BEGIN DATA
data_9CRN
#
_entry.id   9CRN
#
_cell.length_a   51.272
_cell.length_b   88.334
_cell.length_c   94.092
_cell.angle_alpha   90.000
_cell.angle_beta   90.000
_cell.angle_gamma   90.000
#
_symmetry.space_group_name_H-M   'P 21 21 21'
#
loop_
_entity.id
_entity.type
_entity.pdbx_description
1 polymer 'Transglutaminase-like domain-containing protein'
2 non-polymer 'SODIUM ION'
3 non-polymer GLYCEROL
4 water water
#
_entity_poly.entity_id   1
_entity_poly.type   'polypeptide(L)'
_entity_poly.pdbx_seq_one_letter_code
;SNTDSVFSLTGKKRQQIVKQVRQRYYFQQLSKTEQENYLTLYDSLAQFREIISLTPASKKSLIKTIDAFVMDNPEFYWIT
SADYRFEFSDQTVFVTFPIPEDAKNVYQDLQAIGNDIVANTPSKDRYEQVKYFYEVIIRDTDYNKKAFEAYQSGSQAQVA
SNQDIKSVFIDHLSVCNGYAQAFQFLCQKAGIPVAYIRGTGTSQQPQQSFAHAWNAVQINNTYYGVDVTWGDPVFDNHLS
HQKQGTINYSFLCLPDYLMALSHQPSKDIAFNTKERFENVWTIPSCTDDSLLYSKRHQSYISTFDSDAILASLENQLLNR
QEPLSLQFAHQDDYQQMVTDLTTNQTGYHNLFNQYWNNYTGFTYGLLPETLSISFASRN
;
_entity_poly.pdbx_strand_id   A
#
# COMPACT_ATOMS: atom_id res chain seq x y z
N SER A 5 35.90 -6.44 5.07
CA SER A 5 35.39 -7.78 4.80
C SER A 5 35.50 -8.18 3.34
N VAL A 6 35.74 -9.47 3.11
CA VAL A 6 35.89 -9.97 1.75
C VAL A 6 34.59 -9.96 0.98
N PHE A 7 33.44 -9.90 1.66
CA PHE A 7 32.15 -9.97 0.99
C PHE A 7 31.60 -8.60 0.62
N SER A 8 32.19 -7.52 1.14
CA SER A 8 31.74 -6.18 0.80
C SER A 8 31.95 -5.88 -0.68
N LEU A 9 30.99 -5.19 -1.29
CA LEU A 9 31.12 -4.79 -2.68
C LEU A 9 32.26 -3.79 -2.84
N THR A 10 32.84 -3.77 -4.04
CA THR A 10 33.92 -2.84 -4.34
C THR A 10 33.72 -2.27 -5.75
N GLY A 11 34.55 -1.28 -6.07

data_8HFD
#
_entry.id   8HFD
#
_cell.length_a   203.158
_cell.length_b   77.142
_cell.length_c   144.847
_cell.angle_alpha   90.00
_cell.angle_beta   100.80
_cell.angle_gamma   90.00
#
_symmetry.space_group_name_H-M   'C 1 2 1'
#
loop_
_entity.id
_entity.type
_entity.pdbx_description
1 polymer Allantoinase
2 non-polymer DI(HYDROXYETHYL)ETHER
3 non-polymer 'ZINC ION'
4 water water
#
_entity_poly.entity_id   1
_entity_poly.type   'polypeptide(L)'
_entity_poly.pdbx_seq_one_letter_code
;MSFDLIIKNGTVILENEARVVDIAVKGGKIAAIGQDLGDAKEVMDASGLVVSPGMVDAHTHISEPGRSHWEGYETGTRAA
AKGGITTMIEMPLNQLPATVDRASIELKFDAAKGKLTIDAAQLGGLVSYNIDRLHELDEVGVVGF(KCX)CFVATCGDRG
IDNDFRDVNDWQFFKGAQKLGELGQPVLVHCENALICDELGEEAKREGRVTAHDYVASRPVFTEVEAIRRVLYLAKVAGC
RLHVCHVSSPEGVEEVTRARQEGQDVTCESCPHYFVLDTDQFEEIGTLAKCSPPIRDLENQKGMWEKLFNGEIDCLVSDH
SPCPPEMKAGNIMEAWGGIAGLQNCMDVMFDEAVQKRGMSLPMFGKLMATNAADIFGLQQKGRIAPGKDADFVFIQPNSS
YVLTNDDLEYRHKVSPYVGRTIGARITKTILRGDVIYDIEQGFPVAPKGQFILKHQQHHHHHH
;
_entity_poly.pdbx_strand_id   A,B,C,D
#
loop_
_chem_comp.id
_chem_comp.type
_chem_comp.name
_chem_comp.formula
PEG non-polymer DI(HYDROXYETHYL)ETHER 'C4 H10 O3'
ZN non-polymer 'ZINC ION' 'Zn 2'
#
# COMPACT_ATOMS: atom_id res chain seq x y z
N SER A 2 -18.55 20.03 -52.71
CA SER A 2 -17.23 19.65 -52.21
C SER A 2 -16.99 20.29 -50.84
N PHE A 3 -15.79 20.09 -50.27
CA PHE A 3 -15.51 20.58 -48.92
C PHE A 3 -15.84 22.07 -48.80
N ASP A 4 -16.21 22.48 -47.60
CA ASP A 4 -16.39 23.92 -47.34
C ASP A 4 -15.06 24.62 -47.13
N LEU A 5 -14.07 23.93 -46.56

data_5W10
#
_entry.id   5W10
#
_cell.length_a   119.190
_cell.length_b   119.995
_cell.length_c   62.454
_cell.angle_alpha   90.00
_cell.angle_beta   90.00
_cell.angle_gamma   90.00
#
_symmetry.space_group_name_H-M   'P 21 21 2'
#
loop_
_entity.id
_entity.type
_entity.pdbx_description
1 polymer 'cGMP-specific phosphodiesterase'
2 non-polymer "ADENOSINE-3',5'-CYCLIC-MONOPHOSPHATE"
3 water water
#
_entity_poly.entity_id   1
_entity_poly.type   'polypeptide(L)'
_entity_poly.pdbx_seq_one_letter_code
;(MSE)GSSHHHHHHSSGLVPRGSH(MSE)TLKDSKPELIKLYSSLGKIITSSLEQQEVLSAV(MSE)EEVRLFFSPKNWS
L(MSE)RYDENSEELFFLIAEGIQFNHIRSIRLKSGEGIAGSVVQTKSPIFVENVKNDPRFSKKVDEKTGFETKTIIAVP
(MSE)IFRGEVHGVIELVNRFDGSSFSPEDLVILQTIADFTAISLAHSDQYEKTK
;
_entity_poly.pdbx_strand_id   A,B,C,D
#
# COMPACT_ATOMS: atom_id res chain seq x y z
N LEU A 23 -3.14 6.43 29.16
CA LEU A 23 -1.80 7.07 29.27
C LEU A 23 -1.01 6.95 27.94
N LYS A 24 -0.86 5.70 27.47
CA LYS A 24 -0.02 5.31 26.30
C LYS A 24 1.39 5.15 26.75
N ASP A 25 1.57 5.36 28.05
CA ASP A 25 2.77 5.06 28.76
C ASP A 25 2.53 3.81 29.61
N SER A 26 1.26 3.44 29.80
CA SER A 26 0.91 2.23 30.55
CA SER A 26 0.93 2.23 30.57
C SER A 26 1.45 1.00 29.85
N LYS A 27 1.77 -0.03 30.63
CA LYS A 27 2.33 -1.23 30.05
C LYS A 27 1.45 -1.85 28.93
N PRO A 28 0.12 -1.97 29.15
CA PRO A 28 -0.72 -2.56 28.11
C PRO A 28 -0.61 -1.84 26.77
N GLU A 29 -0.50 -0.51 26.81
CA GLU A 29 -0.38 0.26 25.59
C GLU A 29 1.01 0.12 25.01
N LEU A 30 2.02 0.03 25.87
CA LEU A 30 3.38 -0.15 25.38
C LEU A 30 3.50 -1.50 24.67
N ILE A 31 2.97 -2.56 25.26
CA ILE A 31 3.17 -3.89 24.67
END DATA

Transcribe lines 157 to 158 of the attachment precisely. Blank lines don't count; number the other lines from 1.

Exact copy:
N GLU A 29 -0.50 -0.51 26.81
CA GLU A 29 -0.38 0.26 25.59